Elizabeth Berg was born in St. Paul, Minnesota on December 2, 1948.
Before Berg became a writer, she was a registered nurse for ten years, and that was her "school" for writingtaking care of patients taught her a lot about human nature, about hope and fear and love and loss and regret and triumph and especially about relationships--all things that she tends to focus on in her work. She worked as a waitress, and she sang in a rock band. One day, she entered a writing contest for a magazine and won. She wrote for magazines for ten years, then moved into novels and has not stopped since. She usually writes a book a year. Berg has won a number of awards.
She was married for over twenty years and is now divorced. Berg has two daughters and three grandchildren. She currently lives in Chicago.
About This Biography
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A Conversation with Elizabeth Berg about Open House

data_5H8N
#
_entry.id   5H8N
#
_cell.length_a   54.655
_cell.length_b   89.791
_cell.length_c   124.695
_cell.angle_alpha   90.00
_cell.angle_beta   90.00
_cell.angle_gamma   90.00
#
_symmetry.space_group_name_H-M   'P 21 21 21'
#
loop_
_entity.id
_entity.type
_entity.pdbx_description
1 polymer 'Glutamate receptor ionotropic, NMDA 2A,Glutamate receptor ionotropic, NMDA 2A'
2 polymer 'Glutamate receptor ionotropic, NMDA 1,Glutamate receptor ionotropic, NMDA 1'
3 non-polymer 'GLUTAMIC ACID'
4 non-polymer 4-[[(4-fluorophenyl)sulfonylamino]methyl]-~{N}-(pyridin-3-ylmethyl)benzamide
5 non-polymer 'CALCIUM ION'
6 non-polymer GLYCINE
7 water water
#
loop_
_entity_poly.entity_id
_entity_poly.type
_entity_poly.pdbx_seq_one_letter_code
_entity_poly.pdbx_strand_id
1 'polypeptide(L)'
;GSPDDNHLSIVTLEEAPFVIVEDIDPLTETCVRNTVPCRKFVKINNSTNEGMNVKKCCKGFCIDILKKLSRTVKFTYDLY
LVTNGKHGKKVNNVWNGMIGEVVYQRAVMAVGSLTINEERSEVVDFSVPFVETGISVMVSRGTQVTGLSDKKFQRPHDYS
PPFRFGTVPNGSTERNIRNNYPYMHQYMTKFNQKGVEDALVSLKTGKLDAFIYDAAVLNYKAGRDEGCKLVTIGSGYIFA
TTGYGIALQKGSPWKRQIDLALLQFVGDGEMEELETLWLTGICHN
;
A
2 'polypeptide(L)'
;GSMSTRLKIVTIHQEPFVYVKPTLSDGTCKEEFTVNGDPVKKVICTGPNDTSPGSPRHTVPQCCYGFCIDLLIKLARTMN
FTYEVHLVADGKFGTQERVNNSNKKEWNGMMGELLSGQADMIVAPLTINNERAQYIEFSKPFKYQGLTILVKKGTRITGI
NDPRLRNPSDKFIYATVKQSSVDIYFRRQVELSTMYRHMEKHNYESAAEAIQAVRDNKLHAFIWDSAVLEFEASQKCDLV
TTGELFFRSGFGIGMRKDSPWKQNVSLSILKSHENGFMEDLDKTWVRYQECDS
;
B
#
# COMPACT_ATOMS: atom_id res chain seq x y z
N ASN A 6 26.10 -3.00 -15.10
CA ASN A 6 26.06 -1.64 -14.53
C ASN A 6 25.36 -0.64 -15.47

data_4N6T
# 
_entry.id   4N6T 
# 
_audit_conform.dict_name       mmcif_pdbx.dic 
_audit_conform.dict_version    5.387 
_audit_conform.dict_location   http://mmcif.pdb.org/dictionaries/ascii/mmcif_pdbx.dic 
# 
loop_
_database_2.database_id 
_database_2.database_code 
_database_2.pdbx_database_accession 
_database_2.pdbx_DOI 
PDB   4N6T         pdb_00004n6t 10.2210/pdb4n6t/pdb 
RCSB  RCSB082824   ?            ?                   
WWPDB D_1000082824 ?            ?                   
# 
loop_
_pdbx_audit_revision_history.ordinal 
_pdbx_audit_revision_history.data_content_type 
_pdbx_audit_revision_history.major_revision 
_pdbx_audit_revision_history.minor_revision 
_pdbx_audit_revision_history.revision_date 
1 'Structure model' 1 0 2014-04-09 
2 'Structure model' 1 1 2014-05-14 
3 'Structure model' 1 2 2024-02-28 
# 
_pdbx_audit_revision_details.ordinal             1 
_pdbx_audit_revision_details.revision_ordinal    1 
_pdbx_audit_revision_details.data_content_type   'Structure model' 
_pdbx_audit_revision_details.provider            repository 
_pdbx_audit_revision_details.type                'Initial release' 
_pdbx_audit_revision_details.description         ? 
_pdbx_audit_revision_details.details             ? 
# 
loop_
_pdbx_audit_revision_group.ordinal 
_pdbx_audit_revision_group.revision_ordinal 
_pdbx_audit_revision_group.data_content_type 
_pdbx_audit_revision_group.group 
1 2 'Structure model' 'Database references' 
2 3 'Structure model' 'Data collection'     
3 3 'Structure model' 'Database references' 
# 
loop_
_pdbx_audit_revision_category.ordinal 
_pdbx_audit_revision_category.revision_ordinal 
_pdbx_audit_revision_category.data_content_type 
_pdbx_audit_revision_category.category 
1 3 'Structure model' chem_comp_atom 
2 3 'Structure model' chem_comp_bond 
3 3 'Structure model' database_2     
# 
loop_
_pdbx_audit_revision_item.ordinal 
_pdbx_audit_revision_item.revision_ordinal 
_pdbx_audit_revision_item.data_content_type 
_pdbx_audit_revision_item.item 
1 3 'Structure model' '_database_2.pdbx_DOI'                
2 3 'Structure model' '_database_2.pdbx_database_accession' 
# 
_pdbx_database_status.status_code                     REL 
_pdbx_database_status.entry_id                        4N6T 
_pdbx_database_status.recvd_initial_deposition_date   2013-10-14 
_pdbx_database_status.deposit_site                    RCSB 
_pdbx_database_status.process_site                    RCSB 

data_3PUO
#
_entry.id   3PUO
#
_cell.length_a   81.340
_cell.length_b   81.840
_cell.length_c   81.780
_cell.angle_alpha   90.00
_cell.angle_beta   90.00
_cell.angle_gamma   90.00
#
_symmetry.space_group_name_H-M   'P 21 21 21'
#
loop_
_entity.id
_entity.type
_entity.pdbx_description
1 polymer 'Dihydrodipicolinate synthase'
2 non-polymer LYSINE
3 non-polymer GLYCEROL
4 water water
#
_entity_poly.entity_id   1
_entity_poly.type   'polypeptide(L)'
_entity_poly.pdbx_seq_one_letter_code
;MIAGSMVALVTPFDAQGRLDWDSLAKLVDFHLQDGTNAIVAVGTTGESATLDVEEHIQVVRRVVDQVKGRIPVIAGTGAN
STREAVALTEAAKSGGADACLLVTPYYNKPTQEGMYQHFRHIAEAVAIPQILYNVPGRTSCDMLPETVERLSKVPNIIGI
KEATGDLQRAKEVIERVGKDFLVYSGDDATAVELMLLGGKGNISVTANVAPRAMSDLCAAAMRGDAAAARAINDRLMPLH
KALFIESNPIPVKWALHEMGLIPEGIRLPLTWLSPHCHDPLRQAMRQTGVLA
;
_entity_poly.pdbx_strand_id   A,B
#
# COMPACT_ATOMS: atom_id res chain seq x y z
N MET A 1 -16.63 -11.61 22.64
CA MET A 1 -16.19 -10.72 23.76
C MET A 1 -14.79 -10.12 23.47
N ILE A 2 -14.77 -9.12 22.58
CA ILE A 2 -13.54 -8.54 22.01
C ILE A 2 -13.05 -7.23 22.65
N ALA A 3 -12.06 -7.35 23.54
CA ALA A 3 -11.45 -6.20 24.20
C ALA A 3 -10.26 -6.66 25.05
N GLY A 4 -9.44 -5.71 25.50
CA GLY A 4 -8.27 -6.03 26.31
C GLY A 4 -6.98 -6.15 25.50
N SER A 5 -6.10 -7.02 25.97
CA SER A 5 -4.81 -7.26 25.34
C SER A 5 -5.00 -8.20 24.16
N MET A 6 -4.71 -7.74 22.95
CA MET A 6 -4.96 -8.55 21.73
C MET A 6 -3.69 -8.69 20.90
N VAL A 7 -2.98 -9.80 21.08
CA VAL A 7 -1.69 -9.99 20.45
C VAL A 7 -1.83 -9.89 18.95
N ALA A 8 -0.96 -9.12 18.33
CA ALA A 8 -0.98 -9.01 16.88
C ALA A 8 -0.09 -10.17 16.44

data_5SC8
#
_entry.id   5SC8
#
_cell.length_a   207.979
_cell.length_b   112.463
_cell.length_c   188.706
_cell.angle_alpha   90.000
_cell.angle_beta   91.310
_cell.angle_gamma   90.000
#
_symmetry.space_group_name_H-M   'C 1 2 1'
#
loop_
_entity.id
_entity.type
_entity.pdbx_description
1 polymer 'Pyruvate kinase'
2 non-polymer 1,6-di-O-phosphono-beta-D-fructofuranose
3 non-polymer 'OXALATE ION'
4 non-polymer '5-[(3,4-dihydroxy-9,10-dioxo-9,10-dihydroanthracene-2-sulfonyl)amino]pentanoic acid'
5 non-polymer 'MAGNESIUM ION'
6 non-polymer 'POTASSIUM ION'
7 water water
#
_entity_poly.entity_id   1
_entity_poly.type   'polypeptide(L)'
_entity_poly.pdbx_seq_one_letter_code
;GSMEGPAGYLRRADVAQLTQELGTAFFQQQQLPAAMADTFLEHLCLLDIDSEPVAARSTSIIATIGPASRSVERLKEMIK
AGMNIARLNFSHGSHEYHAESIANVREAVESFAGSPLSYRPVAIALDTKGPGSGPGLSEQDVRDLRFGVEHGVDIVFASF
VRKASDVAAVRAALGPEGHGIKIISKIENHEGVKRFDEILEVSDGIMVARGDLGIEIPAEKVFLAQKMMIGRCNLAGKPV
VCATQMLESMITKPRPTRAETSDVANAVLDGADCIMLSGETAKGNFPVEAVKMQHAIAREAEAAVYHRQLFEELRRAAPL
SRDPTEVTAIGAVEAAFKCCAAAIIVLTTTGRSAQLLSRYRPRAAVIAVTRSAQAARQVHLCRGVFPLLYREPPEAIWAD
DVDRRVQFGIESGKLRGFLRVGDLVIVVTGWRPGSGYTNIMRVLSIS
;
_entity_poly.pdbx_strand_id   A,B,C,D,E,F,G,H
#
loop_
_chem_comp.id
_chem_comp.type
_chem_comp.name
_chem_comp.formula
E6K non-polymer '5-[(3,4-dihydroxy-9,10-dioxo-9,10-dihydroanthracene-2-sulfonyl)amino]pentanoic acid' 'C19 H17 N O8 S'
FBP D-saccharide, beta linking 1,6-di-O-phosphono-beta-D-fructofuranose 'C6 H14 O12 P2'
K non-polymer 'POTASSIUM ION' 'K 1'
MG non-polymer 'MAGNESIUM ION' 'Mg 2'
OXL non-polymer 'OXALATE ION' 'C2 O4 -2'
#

If you "could lift the roof--make for a real open house--and look
in-side,"what roofs would you lift? What do you think you would see?
Given my interest in things "ordinary," I would probably lift the roof of the people on my block. And what I would see are people involved in "ordinary" lives, which, for me, are extraordinary. I'm the kind of person who is entertained watching someone simply be themselves, whether they're putting their children to bed or making dinner or sitting at the table reading the morning newspaper. I like the myriad ways people reveal themselves, the great variation in the human species, as well as the remarkable similarities.
Is this what you're doing when you write--"lifting the roof"?
Yes. I look to find the heart and soul of people, of my characters. I look for the truth of them, and the truths about life that are presented through them.
Sam wants to "lift the roof" in a moment of isolation. Does writing allow you to ward off isolation? Or, is writing isolating?
Well, that's an interesting question. The answer is both. Writing is, of course, a solitary ...
Blood at the Root
"A gripping, timely, and important examination of American racism."
- PW Starred Review
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